Extrusion Basics

- Mar 19, 2018-

Aluminum is abundantly found in the Earth’s crust. Alumina is refined from Bauxite, smelted, mixed with other elements and cast into billets or logs. Aluminum alloy composition varies based on the type and the amount of additives made to the aluminum. The cast aluminum is the raw material used for the aluminum extrusion process.

Tooling used to make the required profile is called an aluminum extrusion die. Made of steel, the die has an opening (or possibly several) in the shape of the desired profile. Each unique profile requires its own unique tooling.

The aluminum extrusion process is greatly heat dependent. Monitoring temperatures from beginning to end is critical to ensuring aluminum alloy properties such as tensile and yield strengths are met, as well as affecting the final finish of the part.

The aluminum extrusion process begins by heating the billets or logs to 400-480°C (750-900°F). The aluminum alloy is still solid but malleable. It does not glow when heated; aluminum looks the same whether hot or cold.

The heated aluminum billet is transferred to the press container. Pressure is applied to the billet by a hydraulic ram forcing the aluminum to fill the container.

The pressure inside the container increases, forcing the aluminum alloy through the opening(s) in the aluminum extrusion die. The result is a long length of consistently shaped aluminum, the aluminum extrusion, emerging from the other side of the die.

The rate at which a shape is extruded depends on such things as the weight/ft of the part, difficulty of the profile, wall thickness, aluminum alloy selection and/or the number of cavities or openings in the aluminum extrusion die.

With the aid of the puller (a jaw-like piece of machinery that clamps onto the material and guides the aluminum extrusion as it emerges from the die) the extrusion extends along the run-out table. The length of run-out depends on the weight per foot of the profile and the number of cavities in the die.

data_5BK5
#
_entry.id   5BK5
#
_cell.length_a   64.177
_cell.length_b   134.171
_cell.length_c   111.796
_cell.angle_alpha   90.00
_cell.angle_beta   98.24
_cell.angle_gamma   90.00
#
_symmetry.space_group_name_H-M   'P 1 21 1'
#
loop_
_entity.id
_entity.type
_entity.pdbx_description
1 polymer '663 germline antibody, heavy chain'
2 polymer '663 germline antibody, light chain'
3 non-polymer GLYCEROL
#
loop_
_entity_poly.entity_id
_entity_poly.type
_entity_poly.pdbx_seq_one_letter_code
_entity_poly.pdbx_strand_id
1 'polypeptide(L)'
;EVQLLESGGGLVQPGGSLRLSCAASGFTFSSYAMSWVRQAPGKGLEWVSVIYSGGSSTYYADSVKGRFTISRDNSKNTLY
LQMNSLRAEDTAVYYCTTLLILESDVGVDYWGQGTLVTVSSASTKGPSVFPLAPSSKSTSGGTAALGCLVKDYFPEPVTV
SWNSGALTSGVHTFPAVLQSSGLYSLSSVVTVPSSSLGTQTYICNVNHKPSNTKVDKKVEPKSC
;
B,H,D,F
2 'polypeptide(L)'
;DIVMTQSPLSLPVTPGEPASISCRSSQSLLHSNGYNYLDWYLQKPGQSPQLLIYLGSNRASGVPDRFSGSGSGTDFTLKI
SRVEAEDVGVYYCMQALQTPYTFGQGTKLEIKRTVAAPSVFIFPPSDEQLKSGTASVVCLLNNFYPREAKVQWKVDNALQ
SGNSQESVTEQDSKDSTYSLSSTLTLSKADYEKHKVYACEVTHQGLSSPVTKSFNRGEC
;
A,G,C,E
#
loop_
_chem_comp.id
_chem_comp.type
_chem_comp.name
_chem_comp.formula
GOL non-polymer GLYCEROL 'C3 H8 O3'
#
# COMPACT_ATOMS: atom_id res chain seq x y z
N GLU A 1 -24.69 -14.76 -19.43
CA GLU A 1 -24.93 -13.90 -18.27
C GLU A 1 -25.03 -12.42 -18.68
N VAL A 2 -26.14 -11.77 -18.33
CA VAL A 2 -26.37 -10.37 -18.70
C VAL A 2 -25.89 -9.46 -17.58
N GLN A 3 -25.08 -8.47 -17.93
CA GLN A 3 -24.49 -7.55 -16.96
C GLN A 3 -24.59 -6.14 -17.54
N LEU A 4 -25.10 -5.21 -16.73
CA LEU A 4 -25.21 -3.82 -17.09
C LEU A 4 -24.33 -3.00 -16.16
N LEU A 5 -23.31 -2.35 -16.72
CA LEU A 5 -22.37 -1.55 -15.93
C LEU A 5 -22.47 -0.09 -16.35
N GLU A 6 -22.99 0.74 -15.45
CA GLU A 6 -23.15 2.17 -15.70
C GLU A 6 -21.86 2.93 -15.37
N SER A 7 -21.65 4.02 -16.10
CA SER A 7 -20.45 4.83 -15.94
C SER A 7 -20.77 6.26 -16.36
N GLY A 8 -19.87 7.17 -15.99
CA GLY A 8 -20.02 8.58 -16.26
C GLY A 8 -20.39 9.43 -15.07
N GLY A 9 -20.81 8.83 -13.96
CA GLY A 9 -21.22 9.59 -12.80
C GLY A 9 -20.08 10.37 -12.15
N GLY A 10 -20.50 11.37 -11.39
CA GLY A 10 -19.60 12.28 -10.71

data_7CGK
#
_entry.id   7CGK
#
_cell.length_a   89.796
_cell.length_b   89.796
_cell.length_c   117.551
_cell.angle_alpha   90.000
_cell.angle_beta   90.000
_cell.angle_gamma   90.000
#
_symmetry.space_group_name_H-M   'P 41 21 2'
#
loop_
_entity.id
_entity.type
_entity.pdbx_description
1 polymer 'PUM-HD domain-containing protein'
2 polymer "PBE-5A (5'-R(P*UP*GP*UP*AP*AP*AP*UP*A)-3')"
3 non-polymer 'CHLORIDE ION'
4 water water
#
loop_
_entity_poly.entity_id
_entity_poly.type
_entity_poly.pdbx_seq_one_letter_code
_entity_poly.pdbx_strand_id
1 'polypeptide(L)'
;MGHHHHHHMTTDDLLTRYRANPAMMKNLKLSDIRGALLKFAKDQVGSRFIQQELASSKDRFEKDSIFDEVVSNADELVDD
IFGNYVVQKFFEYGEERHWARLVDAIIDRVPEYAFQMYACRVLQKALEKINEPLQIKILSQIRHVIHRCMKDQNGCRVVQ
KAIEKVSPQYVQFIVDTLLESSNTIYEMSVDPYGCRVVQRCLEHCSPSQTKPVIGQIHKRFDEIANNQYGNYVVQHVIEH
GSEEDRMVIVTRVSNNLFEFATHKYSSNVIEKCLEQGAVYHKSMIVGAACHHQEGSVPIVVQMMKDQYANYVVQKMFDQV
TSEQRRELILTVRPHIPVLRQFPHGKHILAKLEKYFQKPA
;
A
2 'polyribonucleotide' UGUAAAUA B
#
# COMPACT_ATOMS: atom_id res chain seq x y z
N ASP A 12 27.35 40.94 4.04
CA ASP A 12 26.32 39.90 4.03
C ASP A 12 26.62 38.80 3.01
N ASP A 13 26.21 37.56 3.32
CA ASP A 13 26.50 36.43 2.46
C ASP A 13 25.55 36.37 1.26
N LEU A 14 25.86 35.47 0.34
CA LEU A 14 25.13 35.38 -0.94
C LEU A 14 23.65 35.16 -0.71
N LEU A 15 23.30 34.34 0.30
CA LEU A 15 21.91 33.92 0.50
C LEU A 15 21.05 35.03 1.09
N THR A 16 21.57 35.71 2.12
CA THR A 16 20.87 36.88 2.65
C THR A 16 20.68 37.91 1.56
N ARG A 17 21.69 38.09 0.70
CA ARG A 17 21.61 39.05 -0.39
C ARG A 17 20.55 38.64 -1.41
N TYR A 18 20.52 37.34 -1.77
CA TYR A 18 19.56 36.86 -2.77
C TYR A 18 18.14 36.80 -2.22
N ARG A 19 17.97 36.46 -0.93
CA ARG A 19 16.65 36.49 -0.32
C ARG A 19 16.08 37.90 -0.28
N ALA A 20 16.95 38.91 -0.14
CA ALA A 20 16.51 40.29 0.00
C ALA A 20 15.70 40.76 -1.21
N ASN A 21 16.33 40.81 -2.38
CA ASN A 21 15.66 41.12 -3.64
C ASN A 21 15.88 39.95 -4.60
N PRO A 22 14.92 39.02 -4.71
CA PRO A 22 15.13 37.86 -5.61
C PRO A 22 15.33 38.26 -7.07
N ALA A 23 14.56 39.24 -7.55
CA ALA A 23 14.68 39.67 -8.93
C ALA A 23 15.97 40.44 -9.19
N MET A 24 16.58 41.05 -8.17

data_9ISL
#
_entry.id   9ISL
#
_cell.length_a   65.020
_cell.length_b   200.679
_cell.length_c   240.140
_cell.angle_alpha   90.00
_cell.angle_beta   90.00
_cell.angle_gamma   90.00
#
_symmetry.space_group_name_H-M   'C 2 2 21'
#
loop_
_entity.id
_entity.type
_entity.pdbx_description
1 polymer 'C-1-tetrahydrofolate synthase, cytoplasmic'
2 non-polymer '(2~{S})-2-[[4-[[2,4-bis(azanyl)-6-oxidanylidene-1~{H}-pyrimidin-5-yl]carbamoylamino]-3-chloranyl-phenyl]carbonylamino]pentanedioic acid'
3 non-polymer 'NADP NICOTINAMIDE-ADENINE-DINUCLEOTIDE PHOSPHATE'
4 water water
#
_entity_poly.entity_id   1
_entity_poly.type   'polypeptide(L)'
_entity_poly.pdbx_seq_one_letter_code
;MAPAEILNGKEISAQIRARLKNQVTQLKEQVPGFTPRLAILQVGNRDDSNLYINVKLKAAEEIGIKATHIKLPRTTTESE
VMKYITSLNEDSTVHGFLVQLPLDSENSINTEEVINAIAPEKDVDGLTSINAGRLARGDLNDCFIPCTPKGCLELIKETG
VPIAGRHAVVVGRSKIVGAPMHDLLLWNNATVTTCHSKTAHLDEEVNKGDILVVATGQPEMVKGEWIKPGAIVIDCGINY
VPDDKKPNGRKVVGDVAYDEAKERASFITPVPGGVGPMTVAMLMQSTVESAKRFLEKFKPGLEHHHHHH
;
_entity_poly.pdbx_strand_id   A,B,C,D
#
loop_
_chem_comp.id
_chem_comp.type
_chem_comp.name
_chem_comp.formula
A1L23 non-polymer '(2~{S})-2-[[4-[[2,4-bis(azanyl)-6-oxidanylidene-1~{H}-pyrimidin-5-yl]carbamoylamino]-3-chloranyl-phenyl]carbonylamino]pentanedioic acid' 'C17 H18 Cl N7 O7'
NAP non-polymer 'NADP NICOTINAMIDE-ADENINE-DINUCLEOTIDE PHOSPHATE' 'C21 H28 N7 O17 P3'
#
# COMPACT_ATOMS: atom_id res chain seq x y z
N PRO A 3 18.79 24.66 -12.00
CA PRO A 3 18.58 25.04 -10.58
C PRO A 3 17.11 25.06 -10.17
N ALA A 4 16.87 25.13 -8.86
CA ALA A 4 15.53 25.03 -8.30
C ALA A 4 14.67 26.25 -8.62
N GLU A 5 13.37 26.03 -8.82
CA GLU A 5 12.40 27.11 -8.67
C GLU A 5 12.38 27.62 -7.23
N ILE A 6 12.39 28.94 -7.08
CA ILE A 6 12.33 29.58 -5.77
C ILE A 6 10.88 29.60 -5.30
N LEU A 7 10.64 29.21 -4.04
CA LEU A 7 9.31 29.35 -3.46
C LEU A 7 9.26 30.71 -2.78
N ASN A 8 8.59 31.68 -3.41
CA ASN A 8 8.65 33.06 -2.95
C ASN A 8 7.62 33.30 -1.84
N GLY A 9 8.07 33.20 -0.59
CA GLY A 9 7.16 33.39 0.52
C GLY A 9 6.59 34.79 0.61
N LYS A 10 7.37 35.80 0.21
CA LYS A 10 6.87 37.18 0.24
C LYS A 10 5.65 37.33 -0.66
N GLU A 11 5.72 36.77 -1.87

As the aluminum extrusion emerges from the die, the temperature is in the range of 510-550°C. Cooling the aluminum extrusion is assisted by the use of fans and/or water spray or a full water quench. Aluminum must cool at a specified rate in order to meet aluminum alloy properties. Temperatures are measured numerous times throughout the process to ensure targets are met.

Long lengths of aluminum extrusion are mechanically transferred to the cooling table to cool to room temperature. Cooled lengths are then stretched. Stretching is a mechanical process whereby aluminum extrusions are stretched to make the part straight.

Stretched parts are cut to lengths typically between 6 and 30 feet depending on order requirements. Shorter lengths and tight tolerances require secondary cutback in fabrication.

The final “hot” step is to artificially age the aluminum extrusions to bring them to the required hardness. They are, basically, “cooked” in a large oven for up to 8 hours. Aluminum will harden or age naturally on its own; artificially ageing shortens the process time.

Aged material is ready to ship to the Customer or move on for additional processing such as fabrication and/or finishing.